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Table 3 Example of Developed Scenario Contents by Developing Scenario Learning

From: Effects of developing scenario learning in a fundamental nursing course: a pilot study

Learning Goals Developed Scenario content Scenario Report Evaluation Item
Effective communication before antibiotic skin test ■ (Washing hands. Confirming the patient’s prescription and preparing the item)
■ Nurse: Hello, my name is OOO. (Washing hands) What is your name?
■ Patient: This is .
■ Nurse: (Checking the patient’s bracelet and medication label) 123,456 has been confirmed. Have you ever taken antibiotics in the past?
■ Patient: Yes. I had a very bad cold and was hospitalized.
■ Nurse: Alright. Have you ever had side effects such as skin rash, itching, heat, and chest tightness after taking antibiotics?
■ Patient: Itchy and red marks around the arm; penicillin or something is not good for me.
■ Nurse: Yes. I know. From now onward, as there is a risk of infection through surgery, antibiotics will be administered. First, to determine if there is a hypersensitivity reaction to antibiotics before administration, we will start with a skin test.
· Hand hygiene
· Patient identification
· Problem assessment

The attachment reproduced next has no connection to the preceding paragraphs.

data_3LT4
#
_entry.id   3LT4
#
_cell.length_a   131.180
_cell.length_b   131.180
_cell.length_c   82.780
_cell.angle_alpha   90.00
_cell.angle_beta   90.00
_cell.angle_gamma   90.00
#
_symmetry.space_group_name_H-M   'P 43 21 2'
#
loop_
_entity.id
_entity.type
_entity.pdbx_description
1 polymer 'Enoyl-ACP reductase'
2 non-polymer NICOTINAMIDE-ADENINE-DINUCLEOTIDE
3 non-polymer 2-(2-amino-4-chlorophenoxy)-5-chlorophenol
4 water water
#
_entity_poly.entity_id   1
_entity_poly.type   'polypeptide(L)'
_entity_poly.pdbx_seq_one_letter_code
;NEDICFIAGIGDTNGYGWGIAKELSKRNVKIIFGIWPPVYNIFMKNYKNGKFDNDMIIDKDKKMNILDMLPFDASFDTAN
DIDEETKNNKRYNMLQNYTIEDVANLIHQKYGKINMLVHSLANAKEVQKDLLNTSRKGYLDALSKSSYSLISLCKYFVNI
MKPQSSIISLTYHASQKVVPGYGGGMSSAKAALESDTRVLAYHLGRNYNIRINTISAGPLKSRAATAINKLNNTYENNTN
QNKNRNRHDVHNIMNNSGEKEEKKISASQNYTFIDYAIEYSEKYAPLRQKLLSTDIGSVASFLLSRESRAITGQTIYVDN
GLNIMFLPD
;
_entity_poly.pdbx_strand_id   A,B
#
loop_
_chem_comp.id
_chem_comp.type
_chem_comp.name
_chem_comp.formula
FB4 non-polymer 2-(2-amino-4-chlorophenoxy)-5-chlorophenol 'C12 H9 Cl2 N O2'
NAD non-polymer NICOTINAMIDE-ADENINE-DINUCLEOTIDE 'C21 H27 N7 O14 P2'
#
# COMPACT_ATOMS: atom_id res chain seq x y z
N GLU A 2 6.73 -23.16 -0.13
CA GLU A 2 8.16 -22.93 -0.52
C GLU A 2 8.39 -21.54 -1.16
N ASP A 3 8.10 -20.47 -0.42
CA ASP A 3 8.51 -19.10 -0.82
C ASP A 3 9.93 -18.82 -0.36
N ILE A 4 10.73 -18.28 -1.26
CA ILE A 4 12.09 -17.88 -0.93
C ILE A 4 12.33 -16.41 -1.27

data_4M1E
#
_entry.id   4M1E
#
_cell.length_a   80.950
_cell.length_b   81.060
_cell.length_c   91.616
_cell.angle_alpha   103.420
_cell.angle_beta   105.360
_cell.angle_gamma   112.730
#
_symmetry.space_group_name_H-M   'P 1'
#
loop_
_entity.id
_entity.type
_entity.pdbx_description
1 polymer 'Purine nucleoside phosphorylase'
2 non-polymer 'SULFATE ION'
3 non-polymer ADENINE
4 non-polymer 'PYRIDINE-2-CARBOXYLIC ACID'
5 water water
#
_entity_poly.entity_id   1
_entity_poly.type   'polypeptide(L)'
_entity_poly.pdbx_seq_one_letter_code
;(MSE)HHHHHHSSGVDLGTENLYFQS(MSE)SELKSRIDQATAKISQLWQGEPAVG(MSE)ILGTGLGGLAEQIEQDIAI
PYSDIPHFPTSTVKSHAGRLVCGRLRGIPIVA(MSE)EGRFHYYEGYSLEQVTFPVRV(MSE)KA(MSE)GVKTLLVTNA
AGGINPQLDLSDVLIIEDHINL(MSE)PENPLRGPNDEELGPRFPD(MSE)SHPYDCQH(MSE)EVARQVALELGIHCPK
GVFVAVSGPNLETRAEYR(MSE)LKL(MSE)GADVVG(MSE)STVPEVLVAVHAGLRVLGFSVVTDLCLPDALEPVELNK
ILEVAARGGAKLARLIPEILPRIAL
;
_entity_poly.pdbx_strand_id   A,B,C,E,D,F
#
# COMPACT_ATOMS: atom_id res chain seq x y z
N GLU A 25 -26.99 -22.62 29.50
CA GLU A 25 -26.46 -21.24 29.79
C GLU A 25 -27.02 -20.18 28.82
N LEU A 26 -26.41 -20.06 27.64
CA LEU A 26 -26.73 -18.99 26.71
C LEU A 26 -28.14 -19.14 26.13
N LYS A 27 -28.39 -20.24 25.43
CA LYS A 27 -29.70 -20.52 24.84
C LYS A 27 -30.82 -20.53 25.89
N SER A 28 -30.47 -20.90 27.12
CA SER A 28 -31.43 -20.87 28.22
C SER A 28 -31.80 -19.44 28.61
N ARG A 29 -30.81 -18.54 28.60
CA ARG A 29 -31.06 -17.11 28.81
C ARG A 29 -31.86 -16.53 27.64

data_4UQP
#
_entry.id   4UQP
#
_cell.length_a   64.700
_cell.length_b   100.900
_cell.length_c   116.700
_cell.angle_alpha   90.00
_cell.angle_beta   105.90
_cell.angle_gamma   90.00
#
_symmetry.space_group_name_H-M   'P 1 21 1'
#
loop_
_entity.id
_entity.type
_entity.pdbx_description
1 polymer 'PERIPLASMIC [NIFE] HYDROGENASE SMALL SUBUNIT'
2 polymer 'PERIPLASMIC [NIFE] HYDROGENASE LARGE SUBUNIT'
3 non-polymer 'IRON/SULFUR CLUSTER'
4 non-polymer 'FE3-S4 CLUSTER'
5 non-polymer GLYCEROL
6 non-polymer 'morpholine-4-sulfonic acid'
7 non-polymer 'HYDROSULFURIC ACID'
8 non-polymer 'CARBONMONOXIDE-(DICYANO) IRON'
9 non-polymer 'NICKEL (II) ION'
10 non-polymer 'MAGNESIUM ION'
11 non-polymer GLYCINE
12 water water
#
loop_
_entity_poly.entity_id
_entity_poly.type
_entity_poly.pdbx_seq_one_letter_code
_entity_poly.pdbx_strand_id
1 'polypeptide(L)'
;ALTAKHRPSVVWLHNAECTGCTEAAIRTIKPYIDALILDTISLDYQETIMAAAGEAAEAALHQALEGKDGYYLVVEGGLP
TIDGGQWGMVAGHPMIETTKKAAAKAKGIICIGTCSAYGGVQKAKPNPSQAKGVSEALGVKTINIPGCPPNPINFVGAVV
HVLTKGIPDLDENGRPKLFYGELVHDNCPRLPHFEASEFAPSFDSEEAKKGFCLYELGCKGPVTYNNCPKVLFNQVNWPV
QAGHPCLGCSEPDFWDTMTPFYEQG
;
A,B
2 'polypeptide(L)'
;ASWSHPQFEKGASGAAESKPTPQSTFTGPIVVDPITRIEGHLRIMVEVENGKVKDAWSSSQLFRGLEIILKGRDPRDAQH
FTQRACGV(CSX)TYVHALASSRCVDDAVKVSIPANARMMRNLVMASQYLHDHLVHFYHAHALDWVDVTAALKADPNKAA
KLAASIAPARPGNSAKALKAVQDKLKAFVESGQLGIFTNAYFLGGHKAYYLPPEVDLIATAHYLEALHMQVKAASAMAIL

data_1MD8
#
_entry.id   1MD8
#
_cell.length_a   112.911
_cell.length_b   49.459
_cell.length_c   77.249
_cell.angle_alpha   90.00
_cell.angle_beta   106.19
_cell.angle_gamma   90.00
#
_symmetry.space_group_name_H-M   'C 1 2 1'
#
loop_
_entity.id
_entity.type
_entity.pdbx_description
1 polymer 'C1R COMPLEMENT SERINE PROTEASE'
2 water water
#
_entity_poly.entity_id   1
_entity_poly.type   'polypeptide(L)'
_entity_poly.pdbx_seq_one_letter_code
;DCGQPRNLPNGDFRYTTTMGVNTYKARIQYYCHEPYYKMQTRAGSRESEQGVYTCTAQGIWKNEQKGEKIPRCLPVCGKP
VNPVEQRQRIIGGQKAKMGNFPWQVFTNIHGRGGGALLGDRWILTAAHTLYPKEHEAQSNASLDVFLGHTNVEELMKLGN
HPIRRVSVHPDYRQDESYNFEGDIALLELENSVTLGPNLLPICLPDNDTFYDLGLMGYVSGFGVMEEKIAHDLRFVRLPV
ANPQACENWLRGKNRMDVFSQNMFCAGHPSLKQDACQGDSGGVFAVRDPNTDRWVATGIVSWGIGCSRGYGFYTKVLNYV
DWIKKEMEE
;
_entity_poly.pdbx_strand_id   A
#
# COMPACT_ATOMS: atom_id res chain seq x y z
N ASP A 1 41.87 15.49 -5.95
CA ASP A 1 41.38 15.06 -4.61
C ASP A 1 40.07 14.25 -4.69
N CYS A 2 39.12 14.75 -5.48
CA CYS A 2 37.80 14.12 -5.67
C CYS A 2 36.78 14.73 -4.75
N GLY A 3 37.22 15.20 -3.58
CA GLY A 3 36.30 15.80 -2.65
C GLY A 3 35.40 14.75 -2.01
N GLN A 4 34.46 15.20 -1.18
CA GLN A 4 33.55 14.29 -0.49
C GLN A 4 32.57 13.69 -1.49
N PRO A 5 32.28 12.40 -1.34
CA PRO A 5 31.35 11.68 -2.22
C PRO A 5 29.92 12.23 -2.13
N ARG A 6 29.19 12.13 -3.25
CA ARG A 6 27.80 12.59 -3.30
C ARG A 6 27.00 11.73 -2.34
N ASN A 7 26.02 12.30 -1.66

· Select related core skills
Perform the intradermal injection accurately ■ Nurse: (Choose an injection site and take a comfortable position and wash hands) I will do a skin test on your right arm. It will sting slightly (draw the injection site boundary after intradermal injection, and write the date, time, and drug name).
■ Patient: Ah ~ ~ Ah ~ ~ It hurts.
■ Nurse: Were you very sick? I’ll check the skin reaction in 15 minutes. Do not touch or rub the area drawn with the ballpoint pen (Washing hands after organizing).
·Performing core skills
· Proceed with the correct procedure
Solve problems through verbal and non-verbal communication ■ Nurse: (After 15 minutes) Show me the area marked with the ballpoint pen (check the degree of redness and swelling). There is a possibility that the test will be positive. Have you ever touched the injection site? Let’s check again.
■ Patient: Why are you doing it again? Isn’t it strange that it’s an antibiotic or something? You said I was allergic. Shouldn’t you find out more before giving an injection?
■ Nurse: Yes. You’re right. As this can happen, I asked you a question before the reaction test, but there is a point after which I am not supposed to check again without consulting the doctor. I’ll check for itching or hives. Are you feeling out of breath?
■ Patient: Did someone else’s injections go wrong?
■ Nurse: You haven’t been on antibiotics yet. As I explained at the beginning, the antibiotic was not administered because the reaction test was performed before the antibiotic injection. So don’t worry too much. We asked you several troublesome questions to protect your safety. Thank you for answering the question, although it is difficult. Do you have any more questions?
· Problem-solving
· Determining whether the situation is to be reported to the doctor